13maintains the right to combine review teams. Each member of a
14review team shall be appointed for a 2-year term and shall be
15eligible for reappointment upon the expiration of the term. A
16review team's purpose in conducting review of at-risk adult
17deaths is: (i) to assist local agencies in identifying and
18reviewing suspicious deaths of adult victims of alleged,
19suspected, or substantiated abuse, abandonment, or neglect in
20domestic living situations; (ii) to facilitate communications
21between officials responsible for autopsies and inquests and
22persons involved in reporting or investigating alleged or
23suspected cases of abuse, abandonment, neglect, or financial
24exploitation of at-risk adults and persons involved in
25providing services to at-risk adults; (iii) to evaluate means
26by which the death might have been prevented; and (iv) to



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1report its findings to the appropriate agencies and the
2Advisory Council and make recommendations that may help to
3reduce the number of at-risk adult deaths caused by abuse,
4abandonment, and neglect and that may help to improve the
5investigations of deaths of at-risk adults and increase
6prosecutions, if appropriate.
7    (b-5) Each such team shall be composed of representatives
8of entities and individuals including, but not limited to:
9        (1) the Department on Aging or the delegated regional
10    administrative agency as appointed by the Department;
11        (2) coroners or medical examiners (or both);
12        (3) State's Attorneys;
13        (4) local police departments;
14        (5) forensic units;
15        (6) local health departments;
16        (7) a social service or health care agency that
17    provides services to persons with mental illness, in a
18    program whose accreditation to provide such services is
19    recognized by the Division of Mental Health within the
20    Department of Human Services;
21        (8) a social service or health care agency that
22    provides services to persons with developmental
23    disabilities, in a program whose accreditation to provide
24    such services is recognized by the Division of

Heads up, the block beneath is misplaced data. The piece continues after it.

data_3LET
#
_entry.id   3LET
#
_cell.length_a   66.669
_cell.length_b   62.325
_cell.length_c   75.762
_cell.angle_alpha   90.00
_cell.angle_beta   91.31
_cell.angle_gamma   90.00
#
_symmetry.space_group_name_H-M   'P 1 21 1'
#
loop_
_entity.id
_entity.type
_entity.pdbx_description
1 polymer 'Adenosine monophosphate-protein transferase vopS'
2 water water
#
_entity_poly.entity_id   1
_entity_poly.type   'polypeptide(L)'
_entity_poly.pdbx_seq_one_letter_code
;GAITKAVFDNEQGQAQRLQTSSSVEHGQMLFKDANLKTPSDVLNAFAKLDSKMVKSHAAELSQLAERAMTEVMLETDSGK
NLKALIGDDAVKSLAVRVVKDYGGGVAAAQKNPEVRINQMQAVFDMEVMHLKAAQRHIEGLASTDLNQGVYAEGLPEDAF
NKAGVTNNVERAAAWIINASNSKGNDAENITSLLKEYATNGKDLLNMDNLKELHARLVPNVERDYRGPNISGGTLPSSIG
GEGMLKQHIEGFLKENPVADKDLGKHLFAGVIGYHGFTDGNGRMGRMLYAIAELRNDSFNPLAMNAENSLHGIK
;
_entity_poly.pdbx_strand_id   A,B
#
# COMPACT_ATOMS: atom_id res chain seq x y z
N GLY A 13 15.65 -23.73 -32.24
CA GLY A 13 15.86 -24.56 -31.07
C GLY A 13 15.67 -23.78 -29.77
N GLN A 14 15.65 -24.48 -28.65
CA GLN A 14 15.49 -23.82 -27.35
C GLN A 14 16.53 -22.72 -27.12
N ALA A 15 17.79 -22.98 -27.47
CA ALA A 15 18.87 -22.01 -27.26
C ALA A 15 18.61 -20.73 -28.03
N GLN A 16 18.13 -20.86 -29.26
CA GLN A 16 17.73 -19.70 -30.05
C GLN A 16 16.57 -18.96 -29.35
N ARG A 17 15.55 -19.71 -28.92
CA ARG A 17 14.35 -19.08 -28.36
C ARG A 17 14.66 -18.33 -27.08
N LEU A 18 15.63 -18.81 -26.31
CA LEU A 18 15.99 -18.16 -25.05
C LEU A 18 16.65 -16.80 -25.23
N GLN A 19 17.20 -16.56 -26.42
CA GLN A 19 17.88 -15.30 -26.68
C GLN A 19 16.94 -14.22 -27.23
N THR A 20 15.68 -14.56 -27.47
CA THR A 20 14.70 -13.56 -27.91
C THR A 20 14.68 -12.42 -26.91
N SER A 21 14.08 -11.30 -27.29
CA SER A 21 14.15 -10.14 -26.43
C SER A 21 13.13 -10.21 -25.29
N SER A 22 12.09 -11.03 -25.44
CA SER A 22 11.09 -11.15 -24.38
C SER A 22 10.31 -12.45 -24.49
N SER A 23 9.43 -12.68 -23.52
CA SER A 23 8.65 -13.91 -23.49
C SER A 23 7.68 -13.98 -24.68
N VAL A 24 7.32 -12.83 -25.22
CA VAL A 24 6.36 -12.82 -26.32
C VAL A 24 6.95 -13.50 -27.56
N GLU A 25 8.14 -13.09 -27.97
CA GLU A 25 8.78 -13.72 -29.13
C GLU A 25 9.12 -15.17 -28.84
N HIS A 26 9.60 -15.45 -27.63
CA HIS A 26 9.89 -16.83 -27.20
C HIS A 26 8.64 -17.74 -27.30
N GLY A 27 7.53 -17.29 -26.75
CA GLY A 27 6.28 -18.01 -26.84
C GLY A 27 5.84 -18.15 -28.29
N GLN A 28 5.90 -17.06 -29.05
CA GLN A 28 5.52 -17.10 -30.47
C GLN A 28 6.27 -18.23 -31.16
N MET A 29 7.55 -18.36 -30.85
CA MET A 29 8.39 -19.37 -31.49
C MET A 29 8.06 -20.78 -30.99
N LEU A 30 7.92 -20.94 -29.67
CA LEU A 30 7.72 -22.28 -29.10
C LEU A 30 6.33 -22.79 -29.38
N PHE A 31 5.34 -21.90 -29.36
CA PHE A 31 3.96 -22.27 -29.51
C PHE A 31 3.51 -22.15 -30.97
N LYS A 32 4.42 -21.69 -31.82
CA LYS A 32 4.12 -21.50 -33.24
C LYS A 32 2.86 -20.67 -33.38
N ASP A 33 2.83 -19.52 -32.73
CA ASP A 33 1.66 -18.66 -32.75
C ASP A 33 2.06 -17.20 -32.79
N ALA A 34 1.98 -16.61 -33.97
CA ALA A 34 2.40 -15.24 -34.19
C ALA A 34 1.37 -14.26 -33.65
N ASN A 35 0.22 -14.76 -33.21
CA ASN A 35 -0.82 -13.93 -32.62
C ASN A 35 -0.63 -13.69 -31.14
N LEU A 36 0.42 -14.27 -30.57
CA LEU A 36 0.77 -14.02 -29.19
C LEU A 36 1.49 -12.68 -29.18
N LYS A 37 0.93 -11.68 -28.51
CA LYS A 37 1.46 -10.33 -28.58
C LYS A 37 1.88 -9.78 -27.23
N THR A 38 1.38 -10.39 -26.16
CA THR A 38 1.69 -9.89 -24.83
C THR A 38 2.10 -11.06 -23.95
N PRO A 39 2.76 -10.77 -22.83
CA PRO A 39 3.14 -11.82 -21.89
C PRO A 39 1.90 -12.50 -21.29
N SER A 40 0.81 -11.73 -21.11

25    Developmental Disabilities within the Department of Human
26    Services;



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1        (9) a local hospital, trauma center, or provider of
2    emergency medicine;
3        (10) providers of services for eligible adults in
4    domestic living situations; and
5        (11) a physician, psychiatrist, or other health care
6    provider knowledgeable about abuse, abandonment, and
7    neglect of at-risk adults.
8    (c) A review team shall review cases of deaths of at-risk
9adults occurring in its planning and service area (i)
10involving blunt force trauma or an undetermined manner or
11suspicious cause of death; (ii) if requested by the deceased's
12attending physician or an emergency room physician; (iii) upon
13referral by a health care provider; (iv) upon referral by a
14coroner or medical examiner; (v) constituting an open or
15closed case from an adult protective services agency, law
16enforcement agency, State's Attorney's office, or the
17Department of Human Services' Office of the Inspector General
18that involves alleged or suspected abuse, abandonment,
19neglect, or financial exploitation; or (vi) upon referral by a
20law enforcement agency or State's Attorney's office. If such a
21death occurs in a planning and service area where a review team
22has not yet been established, the Director shall request that
23the Advisory Council or another review team review that death.
24A team may also review deaths of at-risk adults if the alleged
25abuse, abandonment, or neglect occurred while the person was
26residing in a domestic living situation.



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1    A review team shall meet not less than 2 4 times a year to
2discuss cases for its possible review. Each review team, with
3the advice and consent of the Department, shall establish
4criteria to be used in discussing cases of alleged, suspected,
5or substantiated abuse, abandonment, or neglect for review and
6shall conduct its activities in accordance with any applicable